What is First-Party Fraud?

Estimated reading time: 5 minutes

When you think of fraud, you likely think of someone stealing another person’s information in order to get a loan or credit to buy certain products. This specific kind of fraud is called third-party fraud, and it has a clear victim — the person whose identity is stolen. Most fraud prevention techniques and tools are focused on preventing and detecting third-party fraud, such as an identity verification service, because it is the most obvious and well-known type of fraud. Though third-party fraud may be the most well-known type of fraud, it is definitely not the only type. 

Another type of fraud that can occur is first-party fraud. Though first-party fraud is harder to pinpoint because it occurs without any stolen identity, it can still have huge consequences for its victims. In fact, 60% of financial institutions report first-party fraud as the main source of loss due to fraud. In this article we’re going to learn about what first-party fraud is, who can commit it, and how you can prevent it.

What is first-party fraud?

First-party fraud is when a customer gets a payment, loan, or credit without any intention of paying the loan or credit back, or manipulates their information to get a more favorable payment. Unlike when someone takes out a loan with the intention of paying it back but is unable to repay it due to certain circumstances, first-party fraud occurs when someone knowingly manipulates the system to get money they are not eligible for or have no plans to pay back, even if they have the financial means to do so. First-party fraudsters do not pretend to be anyone else so they can pass basic fraud prevention tests like identity verification — making it harder to catch first-party fraud.

Who can commit first-party fraud?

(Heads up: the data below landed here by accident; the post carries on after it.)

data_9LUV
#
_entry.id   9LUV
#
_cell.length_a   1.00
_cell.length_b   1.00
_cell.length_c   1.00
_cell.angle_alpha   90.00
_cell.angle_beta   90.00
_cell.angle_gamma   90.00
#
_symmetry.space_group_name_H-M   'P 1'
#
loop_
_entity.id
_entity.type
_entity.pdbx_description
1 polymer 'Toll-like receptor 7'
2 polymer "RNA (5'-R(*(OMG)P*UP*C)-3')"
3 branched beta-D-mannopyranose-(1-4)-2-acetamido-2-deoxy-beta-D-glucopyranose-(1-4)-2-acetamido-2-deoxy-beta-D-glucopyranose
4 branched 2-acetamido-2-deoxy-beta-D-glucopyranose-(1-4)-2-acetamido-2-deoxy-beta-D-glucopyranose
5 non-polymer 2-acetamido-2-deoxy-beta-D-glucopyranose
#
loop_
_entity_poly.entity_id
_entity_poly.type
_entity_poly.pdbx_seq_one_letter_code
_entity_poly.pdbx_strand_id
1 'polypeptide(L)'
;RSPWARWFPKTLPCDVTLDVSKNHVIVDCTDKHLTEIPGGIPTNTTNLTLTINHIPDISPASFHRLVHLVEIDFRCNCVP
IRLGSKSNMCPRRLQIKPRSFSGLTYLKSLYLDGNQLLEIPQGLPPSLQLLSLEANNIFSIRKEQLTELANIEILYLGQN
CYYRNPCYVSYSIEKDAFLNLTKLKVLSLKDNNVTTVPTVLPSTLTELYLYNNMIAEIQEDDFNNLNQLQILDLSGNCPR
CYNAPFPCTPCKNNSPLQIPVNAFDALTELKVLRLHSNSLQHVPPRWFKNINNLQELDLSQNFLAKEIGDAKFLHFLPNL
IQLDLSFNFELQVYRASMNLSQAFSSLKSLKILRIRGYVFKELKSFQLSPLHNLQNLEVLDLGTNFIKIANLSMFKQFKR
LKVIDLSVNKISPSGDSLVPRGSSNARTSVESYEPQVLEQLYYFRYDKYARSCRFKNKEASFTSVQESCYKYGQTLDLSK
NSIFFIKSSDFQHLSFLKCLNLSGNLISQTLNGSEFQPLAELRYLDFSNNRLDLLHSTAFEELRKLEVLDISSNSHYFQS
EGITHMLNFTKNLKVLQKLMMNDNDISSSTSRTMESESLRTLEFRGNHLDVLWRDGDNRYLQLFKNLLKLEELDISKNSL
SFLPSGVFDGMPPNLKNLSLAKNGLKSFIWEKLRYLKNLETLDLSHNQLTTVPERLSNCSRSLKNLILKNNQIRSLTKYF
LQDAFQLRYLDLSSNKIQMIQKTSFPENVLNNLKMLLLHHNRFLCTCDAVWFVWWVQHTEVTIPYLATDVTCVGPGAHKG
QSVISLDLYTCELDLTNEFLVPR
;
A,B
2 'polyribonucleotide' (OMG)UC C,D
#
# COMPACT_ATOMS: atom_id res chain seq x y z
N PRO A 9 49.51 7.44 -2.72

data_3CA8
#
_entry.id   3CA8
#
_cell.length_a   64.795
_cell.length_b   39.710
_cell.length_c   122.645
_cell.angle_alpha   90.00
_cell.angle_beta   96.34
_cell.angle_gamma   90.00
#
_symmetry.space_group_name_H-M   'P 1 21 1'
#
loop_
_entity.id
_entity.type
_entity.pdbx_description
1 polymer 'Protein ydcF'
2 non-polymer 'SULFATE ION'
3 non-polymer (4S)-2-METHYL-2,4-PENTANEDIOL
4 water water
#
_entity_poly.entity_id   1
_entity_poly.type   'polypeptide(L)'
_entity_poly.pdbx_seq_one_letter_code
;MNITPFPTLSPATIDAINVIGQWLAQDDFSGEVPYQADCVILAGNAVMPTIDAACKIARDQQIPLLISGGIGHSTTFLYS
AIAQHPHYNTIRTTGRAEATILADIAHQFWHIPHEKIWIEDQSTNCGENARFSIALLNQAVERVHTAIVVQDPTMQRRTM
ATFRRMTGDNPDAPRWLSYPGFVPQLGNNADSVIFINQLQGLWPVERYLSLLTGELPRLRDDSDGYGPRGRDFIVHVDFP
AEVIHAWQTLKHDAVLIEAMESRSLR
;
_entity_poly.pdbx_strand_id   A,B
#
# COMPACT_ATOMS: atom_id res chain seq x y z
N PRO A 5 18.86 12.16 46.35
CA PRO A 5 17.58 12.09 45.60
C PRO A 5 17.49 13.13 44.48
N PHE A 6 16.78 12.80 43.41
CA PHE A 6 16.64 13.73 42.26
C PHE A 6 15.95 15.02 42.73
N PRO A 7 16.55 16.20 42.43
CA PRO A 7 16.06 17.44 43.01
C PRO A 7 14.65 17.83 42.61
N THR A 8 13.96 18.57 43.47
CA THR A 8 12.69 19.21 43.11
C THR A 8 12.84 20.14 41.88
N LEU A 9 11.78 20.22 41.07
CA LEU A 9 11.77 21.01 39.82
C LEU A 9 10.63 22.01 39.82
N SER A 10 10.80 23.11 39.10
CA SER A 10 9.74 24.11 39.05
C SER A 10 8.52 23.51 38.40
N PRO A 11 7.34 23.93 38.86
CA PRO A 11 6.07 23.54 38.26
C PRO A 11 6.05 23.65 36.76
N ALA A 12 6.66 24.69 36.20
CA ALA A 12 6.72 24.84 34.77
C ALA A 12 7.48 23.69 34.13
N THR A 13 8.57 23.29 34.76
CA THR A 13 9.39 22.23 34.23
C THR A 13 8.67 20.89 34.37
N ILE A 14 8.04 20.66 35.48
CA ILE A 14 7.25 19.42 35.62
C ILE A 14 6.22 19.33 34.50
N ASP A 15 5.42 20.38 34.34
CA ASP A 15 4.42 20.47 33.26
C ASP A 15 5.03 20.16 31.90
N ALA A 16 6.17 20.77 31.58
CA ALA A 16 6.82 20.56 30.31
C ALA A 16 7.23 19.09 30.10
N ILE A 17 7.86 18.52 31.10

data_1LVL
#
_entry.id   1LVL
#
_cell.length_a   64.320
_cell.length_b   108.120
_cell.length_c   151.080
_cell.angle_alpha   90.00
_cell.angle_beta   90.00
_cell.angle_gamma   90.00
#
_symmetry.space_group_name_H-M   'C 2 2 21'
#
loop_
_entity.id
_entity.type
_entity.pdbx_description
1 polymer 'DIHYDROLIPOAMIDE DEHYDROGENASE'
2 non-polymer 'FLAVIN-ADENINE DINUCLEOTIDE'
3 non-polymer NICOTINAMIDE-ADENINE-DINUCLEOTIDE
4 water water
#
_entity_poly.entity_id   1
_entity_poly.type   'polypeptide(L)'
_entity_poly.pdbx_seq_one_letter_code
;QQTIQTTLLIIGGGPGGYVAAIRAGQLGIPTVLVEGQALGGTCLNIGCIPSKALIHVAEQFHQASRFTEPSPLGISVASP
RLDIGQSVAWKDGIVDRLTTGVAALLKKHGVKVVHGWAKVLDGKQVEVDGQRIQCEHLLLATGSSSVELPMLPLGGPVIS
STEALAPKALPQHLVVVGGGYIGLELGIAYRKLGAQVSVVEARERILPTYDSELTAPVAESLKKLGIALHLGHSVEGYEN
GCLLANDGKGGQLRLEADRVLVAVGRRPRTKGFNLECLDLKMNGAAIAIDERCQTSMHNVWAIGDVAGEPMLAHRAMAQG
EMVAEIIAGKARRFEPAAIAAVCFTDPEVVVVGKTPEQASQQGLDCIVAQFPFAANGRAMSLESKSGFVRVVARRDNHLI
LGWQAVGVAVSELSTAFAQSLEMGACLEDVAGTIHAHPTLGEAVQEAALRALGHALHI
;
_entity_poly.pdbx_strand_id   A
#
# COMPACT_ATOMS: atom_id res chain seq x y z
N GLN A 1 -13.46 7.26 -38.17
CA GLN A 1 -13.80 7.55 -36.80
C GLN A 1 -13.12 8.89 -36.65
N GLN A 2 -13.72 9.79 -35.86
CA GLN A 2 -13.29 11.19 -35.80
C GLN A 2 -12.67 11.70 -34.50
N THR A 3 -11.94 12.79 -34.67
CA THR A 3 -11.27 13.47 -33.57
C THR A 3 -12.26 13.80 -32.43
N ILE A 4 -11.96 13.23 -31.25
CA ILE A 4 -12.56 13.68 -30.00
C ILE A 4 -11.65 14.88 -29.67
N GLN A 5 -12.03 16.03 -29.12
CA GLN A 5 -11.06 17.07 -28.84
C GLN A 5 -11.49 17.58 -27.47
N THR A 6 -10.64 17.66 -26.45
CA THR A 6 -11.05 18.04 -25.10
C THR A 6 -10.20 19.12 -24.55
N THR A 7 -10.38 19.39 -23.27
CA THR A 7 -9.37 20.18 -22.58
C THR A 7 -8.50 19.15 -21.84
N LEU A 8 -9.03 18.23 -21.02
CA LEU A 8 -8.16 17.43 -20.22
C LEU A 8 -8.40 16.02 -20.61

Any individual or group of people can commit first-party fraud by lying about their intentions or information. First-party fraudsters do not steal anyone else’s information, however they may misrepresent their information to get a better loan or payment. For example, an individual may manipulate information in an insurance claim to get a payment they aren’t eligible for, or hide information to get a better policy premium than they otherwise would. An individual may also lie about circumstances regarding their income or employment in order to get a better mortgage or credit card loan. Sometimes, first-party fraudsters are people with good credit and clean track records that, for whatever reason, have fraudulent intent. 

What are the consequences of first-party fraud?

Unlike third-party fraud, which directly impacts the consumer whose identity is stolen, the victim of first-party fraud is less clear. Lenders, such as owners of financial services businesses, are the main victims of third-party fraud. There is usually not one specific individual who suffers when first-party fraud is committed. Instead, the organization who has supplied that individual with a payment suffers as a whole. Common victims of fraud are financial services organizations, healthcare, government, and insurance.